Identity Theft Scams Exposed Part II

    June 15, 2003

“Erase Bad Debt !” “Remove Negative Items From Your Report”

You’ve probably seen these headlines and others just like it promising to clean up or “fix” bad credit. For someone who suffers from a bad or poor credit rating, offers like these are certainly appealing.

Imagine finally being able to buy that new car, get debt collectors off your back, and enjoy a new found freedom from your past debts.

Be careful ! While there are legitimate offers and companies who can help people with their credit problems, there are also any number of scam artists and identity thieves who operate the “credit repair scam” and will actually create more problems for you rather than helping to solve them.

Once you fall prey to the credit repair offer and pay the hefty fees involved to clean up your record, here’s what happens –

1) The credit repair scam artist contacts the credit bureaus and reports that the negative information in your file is false.

2) The credit bureau removes this negative information from your report while they investigate the claim.

3) The scam artist will then show you the cleaned up version of your credit report and “ta-da” your credit history has been fixed !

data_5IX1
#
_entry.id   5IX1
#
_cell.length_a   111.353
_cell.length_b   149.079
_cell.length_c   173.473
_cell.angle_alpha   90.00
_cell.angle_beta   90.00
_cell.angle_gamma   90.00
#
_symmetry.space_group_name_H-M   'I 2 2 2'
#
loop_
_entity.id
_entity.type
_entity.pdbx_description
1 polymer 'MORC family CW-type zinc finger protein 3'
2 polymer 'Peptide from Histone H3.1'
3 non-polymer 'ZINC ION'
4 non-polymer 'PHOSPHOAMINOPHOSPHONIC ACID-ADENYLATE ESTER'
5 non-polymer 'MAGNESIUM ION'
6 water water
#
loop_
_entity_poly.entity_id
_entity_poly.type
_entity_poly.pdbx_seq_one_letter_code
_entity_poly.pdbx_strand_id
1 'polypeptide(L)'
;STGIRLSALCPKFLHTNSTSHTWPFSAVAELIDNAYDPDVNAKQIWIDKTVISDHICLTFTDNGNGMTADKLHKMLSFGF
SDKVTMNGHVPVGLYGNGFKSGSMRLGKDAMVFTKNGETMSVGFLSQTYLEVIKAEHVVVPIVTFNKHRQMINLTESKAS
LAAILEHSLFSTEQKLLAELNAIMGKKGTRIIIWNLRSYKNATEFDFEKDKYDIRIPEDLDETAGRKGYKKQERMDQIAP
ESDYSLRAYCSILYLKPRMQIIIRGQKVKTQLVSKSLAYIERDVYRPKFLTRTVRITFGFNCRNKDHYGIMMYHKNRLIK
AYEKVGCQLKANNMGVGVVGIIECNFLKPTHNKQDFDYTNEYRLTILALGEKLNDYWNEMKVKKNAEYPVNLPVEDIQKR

But here’s what the scammer doesn’t tell or show you. After the credit bureau completes their investigation the negative information is placed back on your credit report. Your credit profile is just the same as it was before you paid a hefty fee to have it “fixed”.

Negative but accurate information cannot be removed from your credit profile. Only incorrect information can be removed.

Accurate information remains on your credit file for a period of 7 years from the time it is reported to the credit agencies; a bankruptcy appears for a 10 year period.

Many legitimate companies exist that can help you with your debt problems. But how do you spot a scam offer ? Easy, they’ll ask you for their fees up front. This is your first tip-off to a possible scam.

By law, credit repair agencies cannot ask for payment until they’ve provided the service they promised. Be cautious of any company or person requesting you to pay the fees upfront.

Additionally many states require that a credit repair service, whether they are for-profit or not-for-profit, must provide you with a detailed written contract, an explanation of your legal rights, and the opportunity to cancel any signed contract within 3 days. The scam artist will not offer this type of documentation.

Also, be aware that a “credit repair offer” could be an attempt to steal your identity by getting you to provide personal information such as a Social Security number, bank account and credit card account numbers.

These are the basic items that an identity thief needs in order to impersonate you, steal your identity, and ruin your good credit. The average total fraudulent charges made on new accounts opened by an identity thief is $18,000.

TIP: Always make sure you know who you are dealing with before accepting any offer to help you repair your credit. Otherwise, you may be in for more trouble than any “fix” is worth.

James is editor of “TO YOUR CREDIT”, a free
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